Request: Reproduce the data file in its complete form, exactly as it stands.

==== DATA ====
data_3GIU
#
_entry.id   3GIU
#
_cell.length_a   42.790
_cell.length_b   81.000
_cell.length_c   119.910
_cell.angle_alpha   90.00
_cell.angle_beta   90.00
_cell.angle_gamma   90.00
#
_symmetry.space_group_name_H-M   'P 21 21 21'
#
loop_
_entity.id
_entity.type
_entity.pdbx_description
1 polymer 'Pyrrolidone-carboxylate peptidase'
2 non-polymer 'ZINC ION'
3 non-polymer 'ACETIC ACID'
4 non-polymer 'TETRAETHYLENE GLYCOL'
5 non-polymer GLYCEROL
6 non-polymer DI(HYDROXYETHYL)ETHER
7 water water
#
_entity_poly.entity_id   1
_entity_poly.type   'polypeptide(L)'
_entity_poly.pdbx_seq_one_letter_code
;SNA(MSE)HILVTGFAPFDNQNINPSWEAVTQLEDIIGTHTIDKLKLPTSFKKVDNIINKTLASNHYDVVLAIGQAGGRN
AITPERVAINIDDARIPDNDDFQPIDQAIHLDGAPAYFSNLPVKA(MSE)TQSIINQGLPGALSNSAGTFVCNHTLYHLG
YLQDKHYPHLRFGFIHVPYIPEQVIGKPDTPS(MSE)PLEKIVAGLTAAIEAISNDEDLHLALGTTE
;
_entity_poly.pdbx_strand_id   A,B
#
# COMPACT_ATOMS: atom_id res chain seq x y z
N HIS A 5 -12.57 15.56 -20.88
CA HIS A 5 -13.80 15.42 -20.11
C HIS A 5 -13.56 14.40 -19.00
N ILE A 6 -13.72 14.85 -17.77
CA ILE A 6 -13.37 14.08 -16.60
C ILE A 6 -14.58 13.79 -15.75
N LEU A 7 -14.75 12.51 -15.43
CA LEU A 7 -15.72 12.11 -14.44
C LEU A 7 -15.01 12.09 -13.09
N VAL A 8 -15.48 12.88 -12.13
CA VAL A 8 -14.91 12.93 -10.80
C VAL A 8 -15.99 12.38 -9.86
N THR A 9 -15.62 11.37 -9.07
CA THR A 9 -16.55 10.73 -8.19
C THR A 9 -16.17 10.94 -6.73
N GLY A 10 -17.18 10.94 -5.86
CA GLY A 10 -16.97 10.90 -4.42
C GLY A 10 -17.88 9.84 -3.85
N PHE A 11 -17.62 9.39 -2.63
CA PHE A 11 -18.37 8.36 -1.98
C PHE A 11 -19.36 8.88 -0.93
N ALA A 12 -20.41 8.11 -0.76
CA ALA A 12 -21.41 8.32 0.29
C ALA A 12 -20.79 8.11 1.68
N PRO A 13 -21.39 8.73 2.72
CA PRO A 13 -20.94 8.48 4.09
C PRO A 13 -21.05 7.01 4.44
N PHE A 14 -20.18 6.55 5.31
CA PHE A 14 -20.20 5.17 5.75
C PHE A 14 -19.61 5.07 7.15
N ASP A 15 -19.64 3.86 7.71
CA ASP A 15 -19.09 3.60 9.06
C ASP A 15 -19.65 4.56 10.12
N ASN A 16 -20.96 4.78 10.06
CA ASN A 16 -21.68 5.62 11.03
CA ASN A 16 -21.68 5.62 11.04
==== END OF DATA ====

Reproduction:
data_3GIU
#
_entry.id   3GIU
#
_cell.length_a   42.790
_cell.length_b   81.000
_cell.length_c   119.910
_cell.angle_alpha   90.00
_cell.angle_beta   90.00
_cell.angle_gamma   90.00
#
_symmetry.space_group_name_H-M   'P 21 21 21'
#
loop_
_entity.id
_entity.type
_entity.pdbx_description
1 polymer 'Pyrrolidone-carboxylate peptidase'
2 non-polymer 'ZINC ION'
3 non-polymer 'ACETIC ACID'
4 non-polymer 'TETRAETHYLENE GLYCOL'
5 non-polymer GLYCEROL
6 non-polymer DI(HYDROXYETHYL)ETHER
7 water water
#
_entity_poly.entity_id   1
_entity_poly.type   'polypeptide(L)'
_entity_poly.pdbx_seq_one_letter_code
;SNA(MSE)HILVTGFAPFDNQNINPSWEAVTQLEDIIGTHTIDKLKLPTSFKKVDNIINKTLASNHYDVVLAIGQAGGRN
AITPERVAINIDDARIPDNDDFQPIDQAIHLDGAPAYFSNLPVKA(MSE)TQSIINQGLPGALSNSAGTFVCNHTLYHLG
YLQDKHYPHLRFGFIHVPYIPEQVIGKPDTPS(MSE)PLEKIVAGLTAAIEAISNDEDLHLALGTTE
;
_entity_poly.pdbx_strand_id   A,B
#
# COMPACT_ATOMS: atom_id res chain seq x y z
N HIS A 5 -12.57 15.56 -20.88
CA HIS A 5 -13.80 15.42 -20.11
C HIS A 5 -13.56 14.40 -19.00
N ILE A 6 -13.72 14.85 -17.77
CA ILE A 6 -13.37 14.08 -16.60
C ILE A 6 -14.58 13.79 -15.75
N LEU A 7 -14.75 12.51 -15.43
CA LEU A 7 -15.72 12.11 -14.44
C LEU A 7 -15.01 12.09 -13.09
N VAL A 8 -15.48 12.88 -12.13
CA VAL A 8 -14.91 12.93 -10.80
C VAL A 8 -15.99 12.38 -9.86
N THR A 9 -15.62 11.37 -9.07
CA THR A 9 -16.55 10.73 -8.19
C THR A 9 -16.17 10.94 -6.73
N GLY A 10 -17.18 10.94 -5.86
CA GLY A 10 -16.97 10.90 -4.42
C GLY A 10 -17.88 9.84 -3.85
N PHE A 11 -17.62 9.39 -2.63
CA PHE A 11 -18.37 8.36 -1.98
C PHE A 11 -19.36 8.88 -0.93
N ALA A 12 -20.41 8.11 -0.76
CA ALA A 12 -21.41 8.32 0.29
C ALA A 12 -20.79 8.11 1.68
N PRO A 13 -21.39 8.73 2.72
CA PRO A 13 -20.94 8.48 4.09
C PRO A 13 -21.05 7.01 4.44
N PHE A 14 -20.18 6.55 5.31
CA PHE A 14 -20.20 5.17 5.75
C PHE A 14 -19.61 5.07 7.15
N ASP A 15 -19.64 3.86 7.71
CA ASP A 15 -19.09 3.60 9.06
C ASP A 15 -19.65 4.56 10.12
N ASN A 16 -20.96 4.78 10.06
CA ASN A 16 -21.68 5.62 11.03
CA ASN A 16 -21.68 5.62 11.04